All, while we were covering the pandemic there were several significant “Stacked 924” cases that were published. I wanted to take some time and cover some of these cases because there are things in them that might be relevant to you as you consider filing a motion to reduce your sentence under 18 USC 3582 as well.

Stacked 924 Relief Case #1: United States vs. O’Bryan, No. 96-10076-03-JTM

O’Bryan had been sentenced to 351 months of imprisonment including sentences for possessing a firearm during a crime of violence pursuant to 18 USC 924. The court indicated that his sentence was largely based on the pre-FSA approach of stacked 924(c) offenses under 18 USC 924(c) The court noted that if O’Bryan ad been sentenced today that he would have been facing ten years imprisonment rather than 25.

The government argued that congress did not specify that Section 403 of the FSA to be applied retroactively. Citing Maumau, the District of Kansas stated “However, this simply establishes that a defendant sentenced before the FSA is not automatically entitled to resentencing; it does not mean that the court may not or should not consider the effect of a radically changed sentence for purposes of applying § 3582(c)(1)(A). That is, the fact that the FSA changes in § 924(c) were not explicitly retroactive is “relevant [but] ultimately has little bearing” on whether the court is empowered to act under Section 3582, because “[i]t is not unreasonable for Congress to conclude that not all defendants convicted under § 924(c) should receive new sentences, even while expanding the power of the courts to relieve some defendants of those sentences on a case-by-case basis.” United States v. Maumau, No. 08-00758-TC-11, 2020 WL 806121, at *7 (D. Utah Feb. 18, 2020).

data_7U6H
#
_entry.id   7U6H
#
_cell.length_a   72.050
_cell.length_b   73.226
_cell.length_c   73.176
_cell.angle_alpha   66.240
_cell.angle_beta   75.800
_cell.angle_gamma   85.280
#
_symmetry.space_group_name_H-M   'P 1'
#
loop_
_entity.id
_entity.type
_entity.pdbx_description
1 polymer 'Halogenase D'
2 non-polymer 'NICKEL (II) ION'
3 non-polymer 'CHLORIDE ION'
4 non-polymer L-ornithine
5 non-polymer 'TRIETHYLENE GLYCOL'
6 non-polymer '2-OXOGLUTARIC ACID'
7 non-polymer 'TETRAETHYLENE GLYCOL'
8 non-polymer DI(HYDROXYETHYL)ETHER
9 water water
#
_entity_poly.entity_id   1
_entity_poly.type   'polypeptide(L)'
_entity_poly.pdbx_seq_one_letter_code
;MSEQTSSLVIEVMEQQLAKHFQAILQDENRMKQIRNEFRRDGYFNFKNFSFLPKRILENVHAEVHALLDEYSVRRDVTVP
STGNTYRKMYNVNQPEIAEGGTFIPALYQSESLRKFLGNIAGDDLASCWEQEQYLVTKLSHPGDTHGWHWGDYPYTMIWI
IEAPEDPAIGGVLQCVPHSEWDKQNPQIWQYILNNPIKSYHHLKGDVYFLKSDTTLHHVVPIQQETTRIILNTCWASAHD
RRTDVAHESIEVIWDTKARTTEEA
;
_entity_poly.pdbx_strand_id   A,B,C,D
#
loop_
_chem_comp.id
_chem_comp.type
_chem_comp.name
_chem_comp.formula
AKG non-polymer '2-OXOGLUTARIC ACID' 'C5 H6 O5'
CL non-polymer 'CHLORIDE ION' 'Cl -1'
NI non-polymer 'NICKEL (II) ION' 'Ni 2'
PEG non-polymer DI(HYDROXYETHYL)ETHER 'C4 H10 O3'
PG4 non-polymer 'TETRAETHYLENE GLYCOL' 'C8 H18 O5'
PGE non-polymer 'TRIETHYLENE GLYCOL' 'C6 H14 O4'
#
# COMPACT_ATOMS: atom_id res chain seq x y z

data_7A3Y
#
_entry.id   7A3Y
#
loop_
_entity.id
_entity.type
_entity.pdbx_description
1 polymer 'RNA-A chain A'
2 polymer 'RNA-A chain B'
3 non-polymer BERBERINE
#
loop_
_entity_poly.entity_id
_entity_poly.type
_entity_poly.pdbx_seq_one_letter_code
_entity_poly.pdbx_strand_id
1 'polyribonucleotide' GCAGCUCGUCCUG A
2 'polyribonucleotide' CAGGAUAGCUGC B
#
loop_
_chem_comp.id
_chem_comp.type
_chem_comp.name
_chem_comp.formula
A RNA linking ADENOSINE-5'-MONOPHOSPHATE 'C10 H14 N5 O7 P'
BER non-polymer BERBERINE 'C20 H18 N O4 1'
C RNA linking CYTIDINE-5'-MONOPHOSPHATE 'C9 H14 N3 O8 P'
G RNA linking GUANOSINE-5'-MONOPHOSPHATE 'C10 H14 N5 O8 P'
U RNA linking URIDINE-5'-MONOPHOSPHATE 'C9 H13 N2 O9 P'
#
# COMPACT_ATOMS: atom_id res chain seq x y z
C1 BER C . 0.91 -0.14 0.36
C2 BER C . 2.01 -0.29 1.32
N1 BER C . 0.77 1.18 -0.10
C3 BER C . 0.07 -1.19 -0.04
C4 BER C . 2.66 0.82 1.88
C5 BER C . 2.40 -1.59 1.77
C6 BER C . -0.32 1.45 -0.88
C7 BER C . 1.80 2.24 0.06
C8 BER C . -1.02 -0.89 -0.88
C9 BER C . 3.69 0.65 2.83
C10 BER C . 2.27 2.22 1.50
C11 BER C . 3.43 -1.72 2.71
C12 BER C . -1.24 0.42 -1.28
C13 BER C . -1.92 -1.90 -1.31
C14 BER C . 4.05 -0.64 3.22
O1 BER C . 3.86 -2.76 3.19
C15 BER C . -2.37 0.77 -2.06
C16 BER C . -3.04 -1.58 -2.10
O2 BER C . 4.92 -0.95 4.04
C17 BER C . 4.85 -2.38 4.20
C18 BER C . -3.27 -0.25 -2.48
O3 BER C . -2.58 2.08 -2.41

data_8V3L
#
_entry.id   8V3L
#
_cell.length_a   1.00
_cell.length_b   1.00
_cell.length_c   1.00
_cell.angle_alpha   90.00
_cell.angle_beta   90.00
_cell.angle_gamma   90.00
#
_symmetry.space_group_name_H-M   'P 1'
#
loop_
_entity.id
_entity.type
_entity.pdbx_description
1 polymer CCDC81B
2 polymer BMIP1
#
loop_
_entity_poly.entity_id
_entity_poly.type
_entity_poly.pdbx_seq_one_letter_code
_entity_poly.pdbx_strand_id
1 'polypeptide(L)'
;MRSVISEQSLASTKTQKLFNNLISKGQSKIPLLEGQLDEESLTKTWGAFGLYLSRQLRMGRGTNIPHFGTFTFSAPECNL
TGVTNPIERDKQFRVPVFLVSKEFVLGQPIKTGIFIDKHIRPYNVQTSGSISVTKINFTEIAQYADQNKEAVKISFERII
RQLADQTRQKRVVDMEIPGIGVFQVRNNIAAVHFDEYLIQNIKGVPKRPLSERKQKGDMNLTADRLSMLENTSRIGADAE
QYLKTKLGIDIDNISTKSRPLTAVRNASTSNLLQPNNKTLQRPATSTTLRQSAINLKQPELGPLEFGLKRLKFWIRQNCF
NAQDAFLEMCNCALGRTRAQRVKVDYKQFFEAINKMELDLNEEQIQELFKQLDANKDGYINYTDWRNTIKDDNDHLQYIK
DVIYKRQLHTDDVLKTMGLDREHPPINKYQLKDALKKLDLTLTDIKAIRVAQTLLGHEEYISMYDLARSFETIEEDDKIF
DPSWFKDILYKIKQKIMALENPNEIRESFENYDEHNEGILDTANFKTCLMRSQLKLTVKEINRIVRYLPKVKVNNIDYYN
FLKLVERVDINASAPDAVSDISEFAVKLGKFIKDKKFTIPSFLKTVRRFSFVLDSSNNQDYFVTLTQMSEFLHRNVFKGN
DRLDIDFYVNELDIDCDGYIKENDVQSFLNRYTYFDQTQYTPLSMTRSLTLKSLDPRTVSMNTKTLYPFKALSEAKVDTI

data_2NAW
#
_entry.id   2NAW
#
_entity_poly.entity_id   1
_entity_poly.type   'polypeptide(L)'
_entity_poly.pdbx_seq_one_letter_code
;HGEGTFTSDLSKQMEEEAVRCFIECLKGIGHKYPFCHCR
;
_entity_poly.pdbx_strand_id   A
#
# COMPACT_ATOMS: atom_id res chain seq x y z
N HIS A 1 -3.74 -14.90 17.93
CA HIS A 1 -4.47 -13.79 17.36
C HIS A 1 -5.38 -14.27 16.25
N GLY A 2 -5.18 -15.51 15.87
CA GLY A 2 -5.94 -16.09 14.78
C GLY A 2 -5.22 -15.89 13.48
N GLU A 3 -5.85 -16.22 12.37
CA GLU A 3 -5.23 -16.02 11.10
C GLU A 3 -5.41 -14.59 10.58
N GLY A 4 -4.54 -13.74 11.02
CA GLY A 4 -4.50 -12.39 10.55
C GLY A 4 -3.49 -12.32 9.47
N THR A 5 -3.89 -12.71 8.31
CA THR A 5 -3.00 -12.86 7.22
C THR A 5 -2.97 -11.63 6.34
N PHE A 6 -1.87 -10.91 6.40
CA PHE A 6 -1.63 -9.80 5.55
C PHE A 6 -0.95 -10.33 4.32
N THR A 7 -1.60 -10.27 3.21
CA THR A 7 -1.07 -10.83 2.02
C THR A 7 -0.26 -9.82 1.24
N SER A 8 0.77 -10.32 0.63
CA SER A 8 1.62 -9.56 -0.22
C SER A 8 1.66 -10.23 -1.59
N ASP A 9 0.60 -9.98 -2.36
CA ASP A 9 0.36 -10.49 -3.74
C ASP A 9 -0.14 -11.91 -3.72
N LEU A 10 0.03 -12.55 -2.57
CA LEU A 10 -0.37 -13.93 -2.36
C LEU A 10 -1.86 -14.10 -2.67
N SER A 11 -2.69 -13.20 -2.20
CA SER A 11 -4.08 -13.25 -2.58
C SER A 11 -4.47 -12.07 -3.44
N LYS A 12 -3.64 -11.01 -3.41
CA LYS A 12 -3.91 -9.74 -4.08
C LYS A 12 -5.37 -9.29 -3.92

The court went on to say (citing all of it for its importance):  

“Previously, the Bureau of Prisons had sole discretion to determine whether the circumstances of a case warranted a shortened sentence. The FSA altered Section 3582 by providing for judicial review of this decision in some cases. In the wake of the First Step Act, numerous courts have recognized the court can determine whether extraordinary and compelling reasons exist to modify a sentence — and may do so under the “catch all” provision similar to that recognized in U.S.S.G. Manual § 1B1.13 n.1(D), that is, “an extraordinary and compelling reason other than, or in combination with, the reasons described in subdivisions (A) through (C)” relating to prisoner health or family relations. See Maumau, 2020 WL 806121, at *3 (citing cases).
In Maumau, the court concluded that the drastic reduction in § 924(c) sentences with its elimination of stacking did provide an extraordinary and compelling reason, which—in combination with other circumstances in the case—warranted a modification of the defendant’s sentence. Similarly, in United States v. Urkevich, No. 03-37, 2019 WL 6037391 (D. Neb. Nov. 14, 2019), the court granted a defendant’s motion on similar grounds, noting “specifically the injustice of facing a term of incarceration forty years longer than Congress now deems warranted for the crimes committed.” See also United States v. Brown, 411 F. Supp. 3d 446, 453 (S.D. Iowa 2019) (“district court assessing a compassionate release motion may still consider the resulting sentencing disparity” caused by the FSA in § 924(c) cases).”

The court determined that O’Bryan’s crimes were serious but they would be appropriately punished by 60 months on each 924(c) offense along with the other offenses running consecutively and ordered probation to prepare said judgment. No. 96-10076-03-JTM

Stacked 924 relief case #2 United States v. Young, Middle District of Tennessee, 2:00-cr-00002-1